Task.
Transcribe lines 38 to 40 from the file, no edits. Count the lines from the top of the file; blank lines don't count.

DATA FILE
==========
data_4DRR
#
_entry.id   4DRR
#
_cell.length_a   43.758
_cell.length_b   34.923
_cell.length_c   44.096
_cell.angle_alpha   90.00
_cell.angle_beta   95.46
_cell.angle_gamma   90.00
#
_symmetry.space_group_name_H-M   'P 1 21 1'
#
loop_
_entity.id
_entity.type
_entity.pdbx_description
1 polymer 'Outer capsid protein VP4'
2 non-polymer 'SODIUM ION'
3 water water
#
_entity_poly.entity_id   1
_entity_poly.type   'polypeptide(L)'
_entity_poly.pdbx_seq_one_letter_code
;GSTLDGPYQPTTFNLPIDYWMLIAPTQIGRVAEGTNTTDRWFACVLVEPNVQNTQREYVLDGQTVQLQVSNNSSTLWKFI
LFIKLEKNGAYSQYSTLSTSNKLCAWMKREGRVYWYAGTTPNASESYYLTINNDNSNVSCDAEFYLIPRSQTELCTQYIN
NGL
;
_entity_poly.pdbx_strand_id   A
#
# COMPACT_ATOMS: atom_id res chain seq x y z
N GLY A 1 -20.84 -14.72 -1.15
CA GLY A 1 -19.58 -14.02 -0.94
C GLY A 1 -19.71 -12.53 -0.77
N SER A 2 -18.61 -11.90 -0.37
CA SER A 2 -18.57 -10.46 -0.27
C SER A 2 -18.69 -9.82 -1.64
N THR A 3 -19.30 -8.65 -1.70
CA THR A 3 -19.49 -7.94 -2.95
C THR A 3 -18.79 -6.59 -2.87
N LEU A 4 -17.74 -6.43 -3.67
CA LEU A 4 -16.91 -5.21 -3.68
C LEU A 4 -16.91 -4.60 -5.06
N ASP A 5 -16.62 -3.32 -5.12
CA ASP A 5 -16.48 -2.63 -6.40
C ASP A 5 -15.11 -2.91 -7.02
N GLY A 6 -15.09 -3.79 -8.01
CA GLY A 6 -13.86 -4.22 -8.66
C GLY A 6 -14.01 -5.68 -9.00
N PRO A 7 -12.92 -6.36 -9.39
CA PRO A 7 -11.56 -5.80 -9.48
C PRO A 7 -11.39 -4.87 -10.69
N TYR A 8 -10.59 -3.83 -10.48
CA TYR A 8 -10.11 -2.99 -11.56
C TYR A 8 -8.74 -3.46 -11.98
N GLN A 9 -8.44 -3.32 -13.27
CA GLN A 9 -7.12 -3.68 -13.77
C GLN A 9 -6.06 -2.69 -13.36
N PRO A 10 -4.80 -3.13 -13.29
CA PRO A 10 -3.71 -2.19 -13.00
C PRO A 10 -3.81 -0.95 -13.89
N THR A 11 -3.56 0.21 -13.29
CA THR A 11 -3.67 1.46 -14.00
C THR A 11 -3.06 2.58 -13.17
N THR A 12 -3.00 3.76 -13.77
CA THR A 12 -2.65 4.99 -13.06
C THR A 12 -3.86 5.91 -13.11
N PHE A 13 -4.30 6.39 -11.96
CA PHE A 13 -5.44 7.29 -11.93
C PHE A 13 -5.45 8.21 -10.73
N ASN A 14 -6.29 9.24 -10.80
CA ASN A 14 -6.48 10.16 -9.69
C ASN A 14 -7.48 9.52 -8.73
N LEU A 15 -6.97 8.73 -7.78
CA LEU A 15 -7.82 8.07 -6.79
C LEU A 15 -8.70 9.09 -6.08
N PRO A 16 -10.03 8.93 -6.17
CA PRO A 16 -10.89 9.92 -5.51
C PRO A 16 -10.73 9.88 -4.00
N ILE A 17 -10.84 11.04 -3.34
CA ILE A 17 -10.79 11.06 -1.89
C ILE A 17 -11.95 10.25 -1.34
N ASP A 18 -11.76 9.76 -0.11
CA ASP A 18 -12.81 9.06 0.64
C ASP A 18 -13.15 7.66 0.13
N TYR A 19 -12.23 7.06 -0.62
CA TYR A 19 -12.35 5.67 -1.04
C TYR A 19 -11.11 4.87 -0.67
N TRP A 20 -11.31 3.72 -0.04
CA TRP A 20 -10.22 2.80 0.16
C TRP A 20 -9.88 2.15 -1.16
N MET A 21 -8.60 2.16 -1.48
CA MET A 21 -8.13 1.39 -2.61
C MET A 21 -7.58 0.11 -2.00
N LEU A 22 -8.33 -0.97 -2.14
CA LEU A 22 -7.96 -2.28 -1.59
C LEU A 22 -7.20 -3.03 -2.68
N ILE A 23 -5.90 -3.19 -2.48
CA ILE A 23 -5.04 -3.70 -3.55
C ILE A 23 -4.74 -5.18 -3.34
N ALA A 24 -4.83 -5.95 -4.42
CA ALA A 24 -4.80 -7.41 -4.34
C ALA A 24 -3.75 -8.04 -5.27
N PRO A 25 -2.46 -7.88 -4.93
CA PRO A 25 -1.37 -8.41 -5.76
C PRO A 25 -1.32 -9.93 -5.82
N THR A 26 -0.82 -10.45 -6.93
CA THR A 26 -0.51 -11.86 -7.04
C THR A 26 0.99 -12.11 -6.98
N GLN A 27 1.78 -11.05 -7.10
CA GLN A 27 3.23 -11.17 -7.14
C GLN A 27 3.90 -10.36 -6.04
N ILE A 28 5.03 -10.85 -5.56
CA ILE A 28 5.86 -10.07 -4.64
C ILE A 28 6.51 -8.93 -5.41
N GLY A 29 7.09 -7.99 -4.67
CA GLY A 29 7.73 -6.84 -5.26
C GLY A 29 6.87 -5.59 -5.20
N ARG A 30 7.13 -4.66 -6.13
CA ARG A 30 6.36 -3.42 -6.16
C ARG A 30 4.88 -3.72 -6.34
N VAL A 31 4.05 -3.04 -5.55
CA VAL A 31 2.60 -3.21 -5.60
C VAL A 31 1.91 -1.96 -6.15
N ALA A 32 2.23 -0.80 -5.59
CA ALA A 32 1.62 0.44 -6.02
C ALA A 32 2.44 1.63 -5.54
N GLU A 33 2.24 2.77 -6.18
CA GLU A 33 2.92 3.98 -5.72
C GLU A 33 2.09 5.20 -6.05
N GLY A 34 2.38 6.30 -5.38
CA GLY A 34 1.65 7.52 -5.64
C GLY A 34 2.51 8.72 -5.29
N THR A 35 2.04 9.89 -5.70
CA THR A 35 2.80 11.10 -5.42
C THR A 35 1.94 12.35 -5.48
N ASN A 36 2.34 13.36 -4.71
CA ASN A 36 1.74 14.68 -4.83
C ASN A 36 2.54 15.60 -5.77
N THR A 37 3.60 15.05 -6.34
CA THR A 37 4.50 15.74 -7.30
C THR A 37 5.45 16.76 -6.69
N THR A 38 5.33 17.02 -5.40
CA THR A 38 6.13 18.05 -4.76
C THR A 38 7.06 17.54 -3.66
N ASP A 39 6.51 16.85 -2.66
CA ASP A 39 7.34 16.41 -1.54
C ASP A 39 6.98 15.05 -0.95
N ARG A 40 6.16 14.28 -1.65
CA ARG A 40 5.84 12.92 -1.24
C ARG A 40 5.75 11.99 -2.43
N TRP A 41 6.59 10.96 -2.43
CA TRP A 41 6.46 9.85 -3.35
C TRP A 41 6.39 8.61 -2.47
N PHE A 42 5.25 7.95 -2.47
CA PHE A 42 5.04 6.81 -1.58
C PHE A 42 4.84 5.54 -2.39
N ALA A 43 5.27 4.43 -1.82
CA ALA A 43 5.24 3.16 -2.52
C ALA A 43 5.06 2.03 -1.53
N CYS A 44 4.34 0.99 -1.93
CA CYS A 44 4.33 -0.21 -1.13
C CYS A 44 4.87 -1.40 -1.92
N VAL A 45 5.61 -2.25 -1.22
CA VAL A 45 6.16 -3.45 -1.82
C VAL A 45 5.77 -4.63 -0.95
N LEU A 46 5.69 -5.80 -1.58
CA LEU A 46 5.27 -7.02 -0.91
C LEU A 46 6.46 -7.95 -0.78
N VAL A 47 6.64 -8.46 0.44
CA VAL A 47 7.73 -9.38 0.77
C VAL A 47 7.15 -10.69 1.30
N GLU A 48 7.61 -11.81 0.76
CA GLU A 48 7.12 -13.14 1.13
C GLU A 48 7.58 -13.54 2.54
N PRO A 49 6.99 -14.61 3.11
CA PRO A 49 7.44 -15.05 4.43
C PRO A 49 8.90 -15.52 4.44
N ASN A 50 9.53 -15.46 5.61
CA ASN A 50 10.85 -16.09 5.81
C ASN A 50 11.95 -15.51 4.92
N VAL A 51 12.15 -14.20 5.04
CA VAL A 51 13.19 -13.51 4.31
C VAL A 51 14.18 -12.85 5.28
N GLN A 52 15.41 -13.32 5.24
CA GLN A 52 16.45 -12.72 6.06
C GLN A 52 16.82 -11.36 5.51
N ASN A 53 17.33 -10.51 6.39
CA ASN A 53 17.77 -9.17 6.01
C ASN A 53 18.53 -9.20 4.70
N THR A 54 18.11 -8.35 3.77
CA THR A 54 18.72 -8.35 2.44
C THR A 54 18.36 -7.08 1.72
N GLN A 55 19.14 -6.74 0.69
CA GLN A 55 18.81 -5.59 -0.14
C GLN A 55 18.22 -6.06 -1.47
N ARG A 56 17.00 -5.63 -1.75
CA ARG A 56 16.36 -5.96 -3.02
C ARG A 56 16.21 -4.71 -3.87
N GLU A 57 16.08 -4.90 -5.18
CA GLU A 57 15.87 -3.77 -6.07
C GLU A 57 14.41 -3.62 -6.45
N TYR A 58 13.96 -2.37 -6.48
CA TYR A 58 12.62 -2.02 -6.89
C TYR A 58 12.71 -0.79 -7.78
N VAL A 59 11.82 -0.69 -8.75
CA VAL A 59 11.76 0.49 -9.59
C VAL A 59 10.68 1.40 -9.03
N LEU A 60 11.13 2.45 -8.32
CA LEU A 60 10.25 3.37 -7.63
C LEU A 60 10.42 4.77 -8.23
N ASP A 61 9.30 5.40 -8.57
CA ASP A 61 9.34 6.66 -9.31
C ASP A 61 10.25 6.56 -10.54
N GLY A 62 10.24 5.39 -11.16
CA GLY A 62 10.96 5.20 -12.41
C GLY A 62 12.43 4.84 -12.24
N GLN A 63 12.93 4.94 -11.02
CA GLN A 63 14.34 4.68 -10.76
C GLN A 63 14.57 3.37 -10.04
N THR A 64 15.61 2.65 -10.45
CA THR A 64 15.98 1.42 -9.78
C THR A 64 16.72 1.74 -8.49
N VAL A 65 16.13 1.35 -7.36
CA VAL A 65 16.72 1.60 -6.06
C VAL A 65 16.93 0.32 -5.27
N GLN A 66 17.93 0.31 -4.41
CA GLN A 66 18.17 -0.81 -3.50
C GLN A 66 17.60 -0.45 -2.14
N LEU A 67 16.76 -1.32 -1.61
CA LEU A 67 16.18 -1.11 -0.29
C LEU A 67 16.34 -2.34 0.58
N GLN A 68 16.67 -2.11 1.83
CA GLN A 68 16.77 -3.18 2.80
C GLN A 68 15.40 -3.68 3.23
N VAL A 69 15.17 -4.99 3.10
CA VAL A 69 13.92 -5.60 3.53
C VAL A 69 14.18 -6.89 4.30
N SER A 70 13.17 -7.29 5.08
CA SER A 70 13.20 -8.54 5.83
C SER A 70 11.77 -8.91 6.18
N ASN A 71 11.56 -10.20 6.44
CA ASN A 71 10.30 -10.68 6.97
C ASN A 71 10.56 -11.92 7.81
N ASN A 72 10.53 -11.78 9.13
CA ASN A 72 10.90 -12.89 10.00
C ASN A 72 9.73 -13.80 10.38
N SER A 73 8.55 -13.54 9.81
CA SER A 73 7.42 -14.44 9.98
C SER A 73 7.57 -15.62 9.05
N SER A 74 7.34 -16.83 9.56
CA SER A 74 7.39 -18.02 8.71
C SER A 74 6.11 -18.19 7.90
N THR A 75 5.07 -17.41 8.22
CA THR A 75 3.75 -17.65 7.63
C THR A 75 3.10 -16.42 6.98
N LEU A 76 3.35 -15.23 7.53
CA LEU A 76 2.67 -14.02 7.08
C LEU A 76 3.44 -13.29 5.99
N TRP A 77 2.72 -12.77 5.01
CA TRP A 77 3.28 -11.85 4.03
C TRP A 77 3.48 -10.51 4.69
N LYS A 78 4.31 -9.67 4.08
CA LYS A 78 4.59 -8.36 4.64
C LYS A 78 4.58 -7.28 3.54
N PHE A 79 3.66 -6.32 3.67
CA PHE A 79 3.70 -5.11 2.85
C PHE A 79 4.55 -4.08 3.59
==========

N THR A 3 -19.30 -8.65 -1.70
CA THR A 3 -19.49 -7.94 -2.95
C THR A 3 -18.79 -6.59 -2.87